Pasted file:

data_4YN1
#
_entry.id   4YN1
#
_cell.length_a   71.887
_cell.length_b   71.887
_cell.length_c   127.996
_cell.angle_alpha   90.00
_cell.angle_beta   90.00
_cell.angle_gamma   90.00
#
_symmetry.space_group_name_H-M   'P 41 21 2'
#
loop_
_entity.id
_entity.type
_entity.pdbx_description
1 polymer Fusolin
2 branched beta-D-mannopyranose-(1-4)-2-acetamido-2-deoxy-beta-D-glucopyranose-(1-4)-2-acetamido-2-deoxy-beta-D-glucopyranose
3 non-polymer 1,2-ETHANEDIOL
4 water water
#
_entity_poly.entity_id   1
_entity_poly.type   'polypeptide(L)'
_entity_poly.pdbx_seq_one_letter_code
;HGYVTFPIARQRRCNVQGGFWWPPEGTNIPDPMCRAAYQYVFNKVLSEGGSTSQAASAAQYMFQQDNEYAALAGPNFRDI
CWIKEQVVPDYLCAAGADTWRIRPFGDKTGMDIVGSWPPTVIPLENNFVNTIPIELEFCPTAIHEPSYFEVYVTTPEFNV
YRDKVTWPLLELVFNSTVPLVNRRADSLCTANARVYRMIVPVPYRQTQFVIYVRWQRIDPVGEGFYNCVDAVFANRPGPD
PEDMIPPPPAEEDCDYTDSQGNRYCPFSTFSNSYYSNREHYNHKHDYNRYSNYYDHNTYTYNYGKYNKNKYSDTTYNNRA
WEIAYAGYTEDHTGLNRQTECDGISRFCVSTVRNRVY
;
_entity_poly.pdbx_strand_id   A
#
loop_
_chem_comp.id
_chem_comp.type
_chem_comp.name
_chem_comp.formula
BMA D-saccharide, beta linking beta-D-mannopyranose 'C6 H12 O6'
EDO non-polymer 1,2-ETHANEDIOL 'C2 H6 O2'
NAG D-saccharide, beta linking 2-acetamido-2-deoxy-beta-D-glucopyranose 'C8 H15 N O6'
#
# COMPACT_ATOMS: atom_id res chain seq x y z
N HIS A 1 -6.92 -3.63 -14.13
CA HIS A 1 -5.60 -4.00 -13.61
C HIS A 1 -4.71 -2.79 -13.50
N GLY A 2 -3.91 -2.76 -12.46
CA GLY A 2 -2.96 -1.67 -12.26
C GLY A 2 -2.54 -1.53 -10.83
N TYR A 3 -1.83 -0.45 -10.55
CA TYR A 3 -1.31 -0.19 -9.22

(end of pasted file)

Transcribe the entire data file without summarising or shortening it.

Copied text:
data_4YN1
#
_entry.id   4YN1
#
_cell.length_a   71.887
_cell.length_b   71.887
_cell.length_c   127.996
_cell.angle_alpha   90.00
_cell.angle_beta   90.00
_cell.angle_gamma   90.00
#
_symmetry.space_group_name_H-M   'P 41 21 2'
#
loop_
_entity.id
_entity.type
_entity.pdbx_description
1 polymer Fusolin
2 branched beta-D-mannopyranose-(1-4)-2-acetamido-2-deoxy-beta-D-glucopyranose-(1-4)-2-acetamido-2-deoxy-beta-D-glucopyranose
3 non-polymer 1,2-ETHANEDIOL
4 water water
#
_entity_poly.entity_id   1
_entity_poly.type   'polypeptide(L)'
_entity_poly.pdbx_seq_one_letter_code
;HGYVTFPIARQRRCNVQGGFWWPPEGTNIPDPMCRAAYQYVFNKVLSEGGSTSQAASAAQYMFQQDNEYAALAGPNFRDI
CWIKEQVVPDYLCAAGADTWRIRPFGDKTGMDIVGSWPPTVIPLENNFVNTIPIELEFCPTAIHEPSYFEVYVTTPEFNV
YRDKVTWPLLELVFNSTVPLVNRRADSLCTANARVYRMIVPVPYRQTQFVIYVRWQRIDPVGEGFYNCVDAVFANRPGPD
PEDMIPPPPAEEDCDYTDSQGNRYCPFSTFSNSYYSNREHYNHKHDYNRYSNYYDHNTYTYNYGKYNKNKYSDTTYNNRA
WEIAYAGYTEDHTGLNRQTECDGISRFCVSTVRNRVY
;
_entity_poly.pdbx_strand_id   A
#
loop_
_chem_comp.id
_chem_comp.type
_chem_comp.name
_chem_comp.formula
BMA D-saccharide, beta linking beta-D-mannopyranose 'C6 H12 O6'
EDO non-polymer 1,2-ETHANEDIOL 'C2 H6 O2'
NAG D-saccharide, beta linking 2-acetamido-2-deoxy-beta-D-glucopyranose 'C8 H15 N O6'
#
# COMPACT_ATOMS: atom_id res chain seq x y z
N HIS A 1 -6.92 -3.63 -14.13
CA HIS A 1 -5.60 -4.00 -13.61
C HIS A 1 -4.71 -2.79 -13.50
N GLY A 2 -3.91 -2.76 -12.46
CA GLY A 2 -2.96 -1.67 -12.26
C GLY A 2 -2.54 -1.53 -10.83
N TYR A 3 -1.83 -0.45 -10.55
CA TYR A 3 -1.31 -0.19 -9.22